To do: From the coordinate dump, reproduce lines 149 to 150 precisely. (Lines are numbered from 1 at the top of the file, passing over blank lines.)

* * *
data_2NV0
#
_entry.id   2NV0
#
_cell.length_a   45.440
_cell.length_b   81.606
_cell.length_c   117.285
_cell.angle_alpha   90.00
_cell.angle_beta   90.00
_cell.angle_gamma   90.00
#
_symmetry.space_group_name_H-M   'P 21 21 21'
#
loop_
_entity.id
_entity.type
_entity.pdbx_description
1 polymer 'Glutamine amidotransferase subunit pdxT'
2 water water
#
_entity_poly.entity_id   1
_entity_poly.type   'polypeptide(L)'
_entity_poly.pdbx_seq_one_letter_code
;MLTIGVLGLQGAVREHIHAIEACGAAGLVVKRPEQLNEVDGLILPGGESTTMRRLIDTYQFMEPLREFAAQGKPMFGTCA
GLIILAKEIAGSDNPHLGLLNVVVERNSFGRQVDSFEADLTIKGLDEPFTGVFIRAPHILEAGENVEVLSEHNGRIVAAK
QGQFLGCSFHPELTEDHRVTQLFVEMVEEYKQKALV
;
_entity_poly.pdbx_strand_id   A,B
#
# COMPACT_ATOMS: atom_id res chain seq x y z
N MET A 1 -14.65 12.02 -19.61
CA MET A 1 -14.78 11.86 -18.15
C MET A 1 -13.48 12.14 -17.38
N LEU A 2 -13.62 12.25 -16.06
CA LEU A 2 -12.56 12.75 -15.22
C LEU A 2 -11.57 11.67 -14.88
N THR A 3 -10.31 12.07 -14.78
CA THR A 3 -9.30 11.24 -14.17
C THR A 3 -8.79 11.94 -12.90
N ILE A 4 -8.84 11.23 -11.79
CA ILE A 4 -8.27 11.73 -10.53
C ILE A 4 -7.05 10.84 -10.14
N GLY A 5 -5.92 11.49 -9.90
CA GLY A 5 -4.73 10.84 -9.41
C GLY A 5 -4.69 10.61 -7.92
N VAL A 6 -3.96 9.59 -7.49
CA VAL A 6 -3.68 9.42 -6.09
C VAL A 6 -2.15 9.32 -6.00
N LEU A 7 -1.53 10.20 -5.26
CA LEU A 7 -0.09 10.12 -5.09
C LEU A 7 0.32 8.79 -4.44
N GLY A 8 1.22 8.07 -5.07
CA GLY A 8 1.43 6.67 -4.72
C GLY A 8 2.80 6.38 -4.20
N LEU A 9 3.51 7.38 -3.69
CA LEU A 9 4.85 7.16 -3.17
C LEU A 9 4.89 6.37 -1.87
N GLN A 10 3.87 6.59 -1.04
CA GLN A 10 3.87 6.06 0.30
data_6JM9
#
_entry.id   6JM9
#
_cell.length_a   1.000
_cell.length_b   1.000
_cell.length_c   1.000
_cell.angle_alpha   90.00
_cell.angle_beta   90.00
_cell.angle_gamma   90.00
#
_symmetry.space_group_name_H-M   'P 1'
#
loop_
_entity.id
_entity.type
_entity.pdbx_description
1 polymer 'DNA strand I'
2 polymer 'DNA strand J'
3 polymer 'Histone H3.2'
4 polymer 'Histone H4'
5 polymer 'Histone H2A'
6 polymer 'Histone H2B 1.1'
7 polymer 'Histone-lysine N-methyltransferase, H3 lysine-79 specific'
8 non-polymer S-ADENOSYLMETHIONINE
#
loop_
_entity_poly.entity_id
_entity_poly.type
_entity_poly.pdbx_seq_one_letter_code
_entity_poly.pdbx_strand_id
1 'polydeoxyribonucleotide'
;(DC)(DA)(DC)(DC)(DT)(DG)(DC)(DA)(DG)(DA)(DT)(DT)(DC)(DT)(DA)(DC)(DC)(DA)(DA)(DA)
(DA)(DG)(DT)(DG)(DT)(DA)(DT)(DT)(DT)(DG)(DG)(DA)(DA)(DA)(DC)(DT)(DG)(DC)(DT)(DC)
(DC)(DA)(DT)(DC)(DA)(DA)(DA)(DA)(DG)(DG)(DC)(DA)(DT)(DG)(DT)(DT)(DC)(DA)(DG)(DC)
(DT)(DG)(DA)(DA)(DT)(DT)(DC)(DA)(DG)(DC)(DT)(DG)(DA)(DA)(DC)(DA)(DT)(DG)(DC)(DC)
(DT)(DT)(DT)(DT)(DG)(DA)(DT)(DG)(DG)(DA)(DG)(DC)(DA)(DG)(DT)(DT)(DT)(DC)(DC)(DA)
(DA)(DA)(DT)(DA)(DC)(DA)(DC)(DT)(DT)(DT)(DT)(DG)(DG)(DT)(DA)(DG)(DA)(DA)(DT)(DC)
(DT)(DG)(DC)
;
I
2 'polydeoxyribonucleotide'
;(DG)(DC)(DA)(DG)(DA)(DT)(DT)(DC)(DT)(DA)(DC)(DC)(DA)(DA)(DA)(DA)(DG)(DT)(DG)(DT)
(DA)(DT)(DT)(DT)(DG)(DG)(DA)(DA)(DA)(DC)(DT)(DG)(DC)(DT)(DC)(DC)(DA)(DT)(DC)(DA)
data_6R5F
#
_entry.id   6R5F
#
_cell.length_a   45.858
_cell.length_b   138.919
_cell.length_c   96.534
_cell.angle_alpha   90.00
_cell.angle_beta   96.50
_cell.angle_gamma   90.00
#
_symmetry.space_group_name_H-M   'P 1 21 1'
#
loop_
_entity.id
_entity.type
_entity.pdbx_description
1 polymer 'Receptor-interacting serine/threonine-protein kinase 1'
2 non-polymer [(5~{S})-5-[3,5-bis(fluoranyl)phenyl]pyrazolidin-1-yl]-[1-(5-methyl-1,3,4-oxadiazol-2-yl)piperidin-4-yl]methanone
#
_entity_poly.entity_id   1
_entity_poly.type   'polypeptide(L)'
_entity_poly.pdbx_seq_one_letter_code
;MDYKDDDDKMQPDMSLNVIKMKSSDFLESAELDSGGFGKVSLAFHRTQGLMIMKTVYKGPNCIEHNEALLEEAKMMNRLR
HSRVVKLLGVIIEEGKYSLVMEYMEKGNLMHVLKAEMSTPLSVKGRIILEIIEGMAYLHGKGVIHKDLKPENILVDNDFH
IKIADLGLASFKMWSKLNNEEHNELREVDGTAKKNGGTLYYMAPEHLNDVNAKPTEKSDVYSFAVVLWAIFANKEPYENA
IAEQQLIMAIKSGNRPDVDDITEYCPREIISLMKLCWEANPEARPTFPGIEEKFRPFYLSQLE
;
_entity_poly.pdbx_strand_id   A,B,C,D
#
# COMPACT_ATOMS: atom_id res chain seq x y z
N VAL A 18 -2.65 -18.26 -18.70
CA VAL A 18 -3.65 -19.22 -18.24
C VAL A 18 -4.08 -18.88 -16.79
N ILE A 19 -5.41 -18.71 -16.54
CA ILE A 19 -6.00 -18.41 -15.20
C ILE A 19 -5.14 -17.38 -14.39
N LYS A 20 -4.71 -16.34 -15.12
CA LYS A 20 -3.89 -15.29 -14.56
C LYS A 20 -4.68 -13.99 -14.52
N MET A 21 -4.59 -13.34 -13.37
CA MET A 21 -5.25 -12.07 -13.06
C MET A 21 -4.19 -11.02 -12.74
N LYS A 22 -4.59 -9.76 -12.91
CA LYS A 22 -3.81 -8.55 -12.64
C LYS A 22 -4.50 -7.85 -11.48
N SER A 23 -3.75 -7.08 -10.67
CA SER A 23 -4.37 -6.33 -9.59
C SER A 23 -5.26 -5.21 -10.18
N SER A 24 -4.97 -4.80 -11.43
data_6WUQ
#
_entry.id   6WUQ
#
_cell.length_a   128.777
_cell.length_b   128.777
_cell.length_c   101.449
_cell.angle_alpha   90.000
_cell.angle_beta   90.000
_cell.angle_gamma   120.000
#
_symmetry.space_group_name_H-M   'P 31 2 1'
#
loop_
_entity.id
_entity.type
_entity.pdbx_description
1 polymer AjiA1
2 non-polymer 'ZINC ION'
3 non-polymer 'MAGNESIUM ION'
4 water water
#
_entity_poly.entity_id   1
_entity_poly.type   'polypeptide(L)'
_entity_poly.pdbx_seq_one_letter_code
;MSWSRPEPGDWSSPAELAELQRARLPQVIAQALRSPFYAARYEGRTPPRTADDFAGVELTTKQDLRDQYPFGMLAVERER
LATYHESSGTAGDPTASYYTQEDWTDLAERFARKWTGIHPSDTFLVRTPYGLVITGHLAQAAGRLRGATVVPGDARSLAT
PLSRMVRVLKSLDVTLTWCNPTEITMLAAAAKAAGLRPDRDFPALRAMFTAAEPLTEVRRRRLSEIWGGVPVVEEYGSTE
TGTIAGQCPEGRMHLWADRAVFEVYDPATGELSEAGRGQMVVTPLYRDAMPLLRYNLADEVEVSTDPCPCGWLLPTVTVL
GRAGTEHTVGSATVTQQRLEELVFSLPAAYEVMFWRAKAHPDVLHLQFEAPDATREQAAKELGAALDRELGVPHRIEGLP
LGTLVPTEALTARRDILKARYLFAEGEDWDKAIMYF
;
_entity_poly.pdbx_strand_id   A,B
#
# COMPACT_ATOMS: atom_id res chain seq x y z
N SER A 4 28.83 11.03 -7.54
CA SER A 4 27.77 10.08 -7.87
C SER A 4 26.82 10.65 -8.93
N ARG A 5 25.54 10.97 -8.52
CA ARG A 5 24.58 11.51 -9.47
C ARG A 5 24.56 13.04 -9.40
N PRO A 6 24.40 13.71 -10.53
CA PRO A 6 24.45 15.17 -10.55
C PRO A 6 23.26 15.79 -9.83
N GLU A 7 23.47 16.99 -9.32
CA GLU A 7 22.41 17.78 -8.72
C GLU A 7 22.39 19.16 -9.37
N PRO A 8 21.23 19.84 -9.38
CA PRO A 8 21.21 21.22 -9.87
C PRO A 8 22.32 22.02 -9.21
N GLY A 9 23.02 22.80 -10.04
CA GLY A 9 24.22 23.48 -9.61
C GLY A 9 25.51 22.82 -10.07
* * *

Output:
C LYS A 22 -4.50 -7.85 -11.48
N SER A 23 -3.75 -7.08 -10.67